State Highways Tree List
The Maryland State Highway Administration is in the process of planting nearly 16,000 trees along the thoroughfares throughout Frederick County. Seventy five different tree and shrub varieties have been identified for planting on nearly 70 acres as part of this program.
The intent of these plantings is to enhance water quality through the uptake of nutrients, sediment and other pollutants before they can reach the water, to hold soil in place to reduce erosion, and to soak up excess water after it rains. These plantings will also reduce traffic noise, provide an aesthetic screen, and impress with springtime blooms and fall coloration. The treed canopy will also help cool the area during the hot, hazy days of summer.
This wide variety of trees chosen provides landscape designers with a diverse palate of plants to accentuate the surrounding landscape. Where large trees are acceptable, and the conditions are somewhat dry, majestic varieties such as tulip poplar, northern red oak and white oak can be planted.
Large growing varieties like pin, swamp white and willow oaks, sycamore, and river birch can be planted in the lower areas that remain a bit damper. There are trees on hand such as sumac, serviceberry, black gum, and redbud that can tolerate poorer soils and dry conditions. Then there are varieties like red maple and black gum that are tolerant of a wide variety of conditions that can be planted all over. Best of all, the maple and gum have brilliant fall coloration.
Many different cultivars of red maple have been developed over the years that display differing sizes at maturity, fall coloration, growth habits and insect and disease resistance. Cultivars of red maple have even been developed that display their fall colors at different times during the autumn so as to stagger color displays.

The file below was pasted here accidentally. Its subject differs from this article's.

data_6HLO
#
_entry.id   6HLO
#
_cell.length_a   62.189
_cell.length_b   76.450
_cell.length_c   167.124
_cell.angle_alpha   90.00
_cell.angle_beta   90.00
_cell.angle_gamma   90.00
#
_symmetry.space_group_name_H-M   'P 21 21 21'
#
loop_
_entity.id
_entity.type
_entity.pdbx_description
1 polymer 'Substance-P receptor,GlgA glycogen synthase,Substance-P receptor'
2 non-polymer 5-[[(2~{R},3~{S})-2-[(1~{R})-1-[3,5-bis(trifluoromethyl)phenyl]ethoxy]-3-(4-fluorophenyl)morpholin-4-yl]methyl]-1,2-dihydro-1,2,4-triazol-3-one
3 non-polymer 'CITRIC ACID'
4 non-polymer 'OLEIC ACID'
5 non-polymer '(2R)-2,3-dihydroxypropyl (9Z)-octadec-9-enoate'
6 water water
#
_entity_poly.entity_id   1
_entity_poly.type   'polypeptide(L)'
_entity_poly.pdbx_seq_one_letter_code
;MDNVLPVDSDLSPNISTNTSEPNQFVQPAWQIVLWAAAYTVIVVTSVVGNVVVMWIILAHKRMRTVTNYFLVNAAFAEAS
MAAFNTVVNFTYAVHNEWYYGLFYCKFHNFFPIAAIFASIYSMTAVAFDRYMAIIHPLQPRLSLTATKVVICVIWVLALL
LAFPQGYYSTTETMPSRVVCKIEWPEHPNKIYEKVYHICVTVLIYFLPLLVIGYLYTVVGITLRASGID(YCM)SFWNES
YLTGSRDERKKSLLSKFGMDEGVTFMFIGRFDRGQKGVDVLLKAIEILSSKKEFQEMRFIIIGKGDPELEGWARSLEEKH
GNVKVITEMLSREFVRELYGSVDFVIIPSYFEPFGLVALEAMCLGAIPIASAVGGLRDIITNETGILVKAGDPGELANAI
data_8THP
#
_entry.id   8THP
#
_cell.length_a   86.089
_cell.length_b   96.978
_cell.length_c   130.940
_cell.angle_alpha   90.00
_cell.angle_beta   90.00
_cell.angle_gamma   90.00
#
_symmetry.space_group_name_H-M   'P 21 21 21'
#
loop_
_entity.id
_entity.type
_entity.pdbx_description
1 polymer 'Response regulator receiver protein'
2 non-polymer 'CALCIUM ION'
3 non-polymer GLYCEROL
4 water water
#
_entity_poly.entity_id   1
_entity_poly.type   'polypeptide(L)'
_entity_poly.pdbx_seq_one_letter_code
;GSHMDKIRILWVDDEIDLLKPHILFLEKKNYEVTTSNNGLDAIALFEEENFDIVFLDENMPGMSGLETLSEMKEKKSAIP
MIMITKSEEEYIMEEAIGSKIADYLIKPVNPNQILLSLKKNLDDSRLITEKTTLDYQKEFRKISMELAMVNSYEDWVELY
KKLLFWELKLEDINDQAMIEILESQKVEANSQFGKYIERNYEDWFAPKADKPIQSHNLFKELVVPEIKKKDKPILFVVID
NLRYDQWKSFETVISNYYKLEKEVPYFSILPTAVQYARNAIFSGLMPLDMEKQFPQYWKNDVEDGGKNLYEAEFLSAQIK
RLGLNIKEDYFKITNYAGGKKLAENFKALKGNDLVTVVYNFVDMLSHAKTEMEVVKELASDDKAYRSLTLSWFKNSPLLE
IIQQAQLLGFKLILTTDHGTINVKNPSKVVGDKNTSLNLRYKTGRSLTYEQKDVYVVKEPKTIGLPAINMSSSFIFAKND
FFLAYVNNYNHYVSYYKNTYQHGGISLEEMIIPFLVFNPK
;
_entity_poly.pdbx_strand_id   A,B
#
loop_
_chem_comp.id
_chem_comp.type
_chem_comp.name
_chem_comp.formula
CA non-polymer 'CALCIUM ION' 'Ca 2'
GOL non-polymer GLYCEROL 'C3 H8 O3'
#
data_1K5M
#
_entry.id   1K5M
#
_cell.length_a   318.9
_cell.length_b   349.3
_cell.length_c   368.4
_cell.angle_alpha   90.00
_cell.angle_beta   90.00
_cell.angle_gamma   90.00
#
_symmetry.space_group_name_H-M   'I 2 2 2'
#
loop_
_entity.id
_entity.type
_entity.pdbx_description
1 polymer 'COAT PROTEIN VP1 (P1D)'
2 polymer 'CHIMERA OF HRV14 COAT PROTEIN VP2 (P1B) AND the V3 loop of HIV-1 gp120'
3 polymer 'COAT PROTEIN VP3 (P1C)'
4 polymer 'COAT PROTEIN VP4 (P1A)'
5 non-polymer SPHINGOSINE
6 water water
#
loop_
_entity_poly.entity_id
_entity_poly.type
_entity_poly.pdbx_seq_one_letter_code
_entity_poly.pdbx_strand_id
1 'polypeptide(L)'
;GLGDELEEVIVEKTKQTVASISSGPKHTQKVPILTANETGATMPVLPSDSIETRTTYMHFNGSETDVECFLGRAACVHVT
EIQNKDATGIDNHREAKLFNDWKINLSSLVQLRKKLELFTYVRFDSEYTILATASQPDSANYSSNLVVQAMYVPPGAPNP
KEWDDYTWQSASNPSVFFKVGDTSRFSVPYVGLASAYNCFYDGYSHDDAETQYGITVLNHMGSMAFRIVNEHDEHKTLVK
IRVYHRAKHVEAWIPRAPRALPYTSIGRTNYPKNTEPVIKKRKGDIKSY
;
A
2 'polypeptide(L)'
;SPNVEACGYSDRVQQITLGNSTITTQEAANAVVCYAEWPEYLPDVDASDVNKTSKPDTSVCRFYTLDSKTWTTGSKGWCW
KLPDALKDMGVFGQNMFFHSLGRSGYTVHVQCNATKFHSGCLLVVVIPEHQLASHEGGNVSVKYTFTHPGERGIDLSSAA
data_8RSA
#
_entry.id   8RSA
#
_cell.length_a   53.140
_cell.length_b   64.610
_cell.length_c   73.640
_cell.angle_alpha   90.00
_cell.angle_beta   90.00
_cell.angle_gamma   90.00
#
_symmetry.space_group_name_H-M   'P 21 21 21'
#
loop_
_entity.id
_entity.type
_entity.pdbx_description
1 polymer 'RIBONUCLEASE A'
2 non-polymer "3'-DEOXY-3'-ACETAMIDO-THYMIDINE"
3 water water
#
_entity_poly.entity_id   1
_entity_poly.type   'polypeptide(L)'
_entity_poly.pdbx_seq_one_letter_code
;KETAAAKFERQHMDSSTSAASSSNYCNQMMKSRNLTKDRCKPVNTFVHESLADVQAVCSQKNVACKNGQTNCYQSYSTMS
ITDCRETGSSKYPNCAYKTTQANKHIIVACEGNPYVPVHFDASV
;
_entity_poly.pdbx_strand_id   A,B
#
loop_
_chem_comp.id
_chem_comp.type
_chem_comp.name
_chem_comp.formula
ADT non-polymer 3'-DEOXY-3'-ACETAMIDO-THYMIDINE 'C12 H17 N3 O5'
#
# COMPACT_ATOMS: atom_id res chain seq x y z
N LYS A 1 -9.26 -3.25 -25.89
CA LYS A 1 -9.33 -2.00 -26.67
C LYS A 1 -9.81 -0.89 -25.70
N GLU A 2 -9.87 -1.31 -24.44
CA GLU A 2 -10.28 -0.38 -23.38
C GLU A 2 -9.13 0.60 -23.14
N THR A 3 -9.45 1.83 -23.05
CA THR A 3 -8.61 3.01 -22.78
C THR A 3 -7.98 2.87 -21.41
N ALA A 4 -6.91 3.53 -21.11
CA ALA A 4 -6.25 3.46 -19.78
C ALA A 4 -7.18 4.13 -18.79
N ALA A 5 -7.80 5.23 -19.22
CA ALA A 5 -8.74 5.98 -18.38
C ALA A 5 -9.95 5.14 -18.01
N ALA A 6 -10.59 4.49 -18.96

These highway plantings are incorporating four separate varieties of red maple and three distinct cultivars of sugar maple. The sugar maple grows best on shadier locations that are a bit cooler and are not bathed in sunshine throughout the day. Trees like hackberry, elm, redbud and cedar are good choices in limestone soils like those that are found around Md. 194 between Walkersville and Woodsboro.
The varieties of elm chosen have been cultivated to display resistance to Dutch elm disease. Evergreen varieties such holly, cedar, and white pine can create a year round screen and provide shelter for animals during the winter. Most of these evergreens do better in acid soils, with the cedar tree being a notable exception.
Trees such as flowering dogwood, serviceberry, sweet bay magnolia, cherry, yellowwood, redbud, and fringe tree produce a showy bloom during the spring. These smaller varieties will intermix with the larger trees, and they will also be planted closer to the roadway where they will be more visible to passing motorists. Most of the trees chosen have beautiful fall colors especially the maple, black gum, hornbeam, sweet gum, yellow wood, sassafras, and sumac.
The wide variety of trees and shrubs chosen for these roadside tree plantings will provide a lot of visual diversity along the roadways. Having this diversity will lessen the chances that significant insect or disease infestations will impact these plantings compared to efforts that select a limited variety, thereby creating a monoculture.
Having this diversity will also lengthen the spring flowering and fall color displays as many diverse plants get their chance to show off. The inherent diversity will also make these plantations more wildlife friendly, particularly to birds. Best of all, the trees chosen are native species that you might find growing in your local woodlot!
Nature Notes for 2/22/2015